Volunteer and Reserve Positions

Another fantastic way to get experience is becoming a Volunteer, Reserve, Seasonal, or Apprentice Firefighter. Other examples are Auxiliary and Paid-On-Call Firefighters. Montebello Fire Department offers an Auxiliary Firefighter Program open to a person who possesses the following:

  • A completed City of Montebello online employment application via NEOGOV.
  • Copy of valid California Class C driver’s license
  • Copy of State certified Fire Academy Diploma
  • Copy of current California State EMT- Basic or EMT- Paramedic License
  • Copy of your High School diploma or equivalent
  • Proof of successful completion of a Biddle Physical Ability Test or CPAT (dated within twelve months).

** Please see the Auxiliary Firefighter & Fire Explorer Tab for more information **

The Testing Process

Application – Do not be picky about where you test, apply for every job and take every test you can make it. This plan will help to learn the testing process and gain experience taking the different types of tests departments use. FOLLOW THE INSTRUCTIONS at all times during the application process. Many applicants never even make it through the application process. Make sure you fill out the application as completely and thoroughly as possible. Use black ink or blue ink only as instructed. It is preferable to take the time to type out your application, especially if your handwriting is not the neatest. Turn in the completed application ONLY with the materials requested. Resume, Certificates, Current Drivers License, EMT, and CPR all may be required upon application submittal.

Written Examination – Entry-Level examination may usually be some form of a civil service exam. Some agencies may use a combination of testing materials, and others may write their own. There are several different kinds of written exams that departments use to identify the type of candidates they want, which are almost always written by large test generating organizations. Questions range from 100-150 multiple choice questions focusing on areas of reading comprehension, mechanical aptitude, mathematics, English, and grammar. FOLLOW THE INSTRUCTIONS for the examination. Dress professionally, collared shirt, dress pants, and shoes. DO NOT show up in sandals, shorts, or jeans. You will most likely see personnel from the fire department, and everyone is watching. Some agencies have a dress code for the examination and will turn away candidates not dressed appropriately. There are examination guides that can help you understand the general content and questions examples likely contained within the test. Examples of these tests are:

Physical Fitness Examination – There are different variants of physical fitness exams. Each has different events that simulate different firefighting tasks. Success in an exam will be good for six months to 1 year, and however sometimes various departments require that you take them specifically for their department which your score may determine your time. Depending on how the department operates may dictate separate physical events. Examples of additional examinations have included swimming tests, connecting fire hose, and making hydrant connections.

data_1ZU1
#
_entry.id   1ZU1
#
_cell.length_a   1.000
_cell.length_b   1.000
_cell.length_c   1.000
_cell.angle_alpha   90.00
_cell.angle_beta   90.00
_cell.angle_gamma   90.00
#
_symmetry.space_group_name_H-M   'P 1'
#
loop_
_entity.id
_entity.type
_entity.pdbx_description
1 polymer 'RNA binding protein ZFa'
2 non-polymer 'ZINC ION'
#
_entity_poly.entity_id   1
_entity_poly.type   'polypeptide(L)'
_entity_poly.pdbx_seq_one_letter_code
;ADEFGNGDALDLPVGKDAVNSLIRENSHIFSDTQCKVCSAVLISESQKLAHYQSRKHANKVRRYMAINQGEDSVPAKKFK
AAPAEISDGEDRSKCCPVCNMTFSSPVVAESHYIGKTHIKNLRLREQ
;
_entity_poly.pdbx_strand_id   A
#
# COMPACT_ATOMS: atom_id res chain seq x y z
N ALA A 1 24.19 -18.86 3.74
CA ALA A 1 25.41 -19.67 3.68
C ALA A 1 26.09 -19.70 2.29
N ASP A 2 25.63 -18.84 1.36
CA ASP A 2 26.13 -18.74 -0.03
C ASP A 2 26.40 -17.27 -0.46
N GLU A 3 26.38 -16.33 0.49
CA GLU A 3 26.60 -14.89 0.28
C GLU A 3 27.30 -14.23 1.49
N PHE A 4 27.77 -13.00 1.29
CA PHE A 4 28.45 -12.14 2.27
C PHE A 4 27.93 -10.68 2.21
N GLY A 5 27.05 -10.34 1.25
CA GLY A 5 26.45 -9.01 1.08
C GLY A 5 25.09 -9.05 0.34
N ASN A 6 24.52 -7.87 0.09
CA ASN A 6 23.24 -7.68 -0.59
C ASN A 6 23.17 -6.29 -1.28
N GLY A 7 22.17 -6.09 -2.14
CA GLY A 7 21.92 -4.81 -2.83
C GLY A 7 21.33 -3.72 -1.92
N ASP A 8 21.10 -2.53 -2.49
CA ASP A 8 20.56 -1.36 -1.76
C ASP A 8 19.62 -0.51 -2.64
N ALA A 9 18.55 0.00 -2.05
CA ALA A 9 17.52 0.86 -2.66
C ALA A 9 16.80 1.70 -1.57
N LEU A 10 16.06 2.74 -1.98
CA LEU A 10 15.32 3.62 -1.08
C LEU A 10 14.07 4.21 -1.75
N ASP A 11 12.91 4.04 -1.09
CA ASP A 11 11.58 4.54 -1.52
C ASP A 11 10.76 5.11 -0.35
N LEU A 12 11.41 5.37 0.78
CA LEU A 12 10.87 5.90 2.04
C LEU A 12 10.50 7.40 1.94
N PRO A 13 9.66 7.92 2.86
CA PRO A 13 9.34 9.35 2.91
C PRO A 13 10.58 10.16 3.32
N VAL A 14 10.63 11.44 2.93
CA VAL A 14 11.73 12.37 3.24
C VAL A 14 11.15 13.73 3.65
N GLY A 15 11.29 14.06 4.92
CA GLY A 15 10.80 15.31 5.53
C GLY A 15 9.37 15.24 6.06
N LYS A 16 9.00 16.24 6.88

Department ResearchSo you applied for the position, took and passed the written examination, scheduled or passed your physical ability examination, now what? You MUST prepare for your interview. Researching the fire department, you are testing for shows that you are serious for the position. The best way to conduct departmental research is to visit a fire station. Depending on the size of the department, try to visit more than one station. Montebello has three fire stations, so one will usually do. If the department has multiple stations, such as Los Angeles, or Orange County, pick 2-3 stations to visit. When deciding what station to visit, pick their bigger stations, usually a headquarters, division, or battalion level station. Departmental websites can provide information on these locations.

When planning your station visitations remember these two important rules:

  2. ALWAYS wear a suit, preferably the suit you are going to wear to the interview

Station visits accomplish many things. It shows you are proactive and respective of their schedules, and their time; it may not be the best station to visit (doesn’t have probationary firefighters or firefighters who have recently tested) and allows for firefighters to assemble a group to speak with you and give you a “mock interview.” A mock interview is where the candidate sits across from firefighters who ask questions most commonly asked during the interview, and many times are the actual questions asked when they took the interview.

Resume – One page, one-sided on good quality, conservative paper is sufficient for a firefighter position. Make your resume flow for reading ease on the rater with a solid outline of your contact information, education, work experience, and volunteer experience. Avoid cramming too much on the page or making the font so small, and it is hard to read. A good rule of thumb is “Times New Roman, 12-point font” (10 may be used to fit everything on the page while still making it readable.) Be creative and keep your format organized and straightforward. A good resume will make you stand out in the crowd.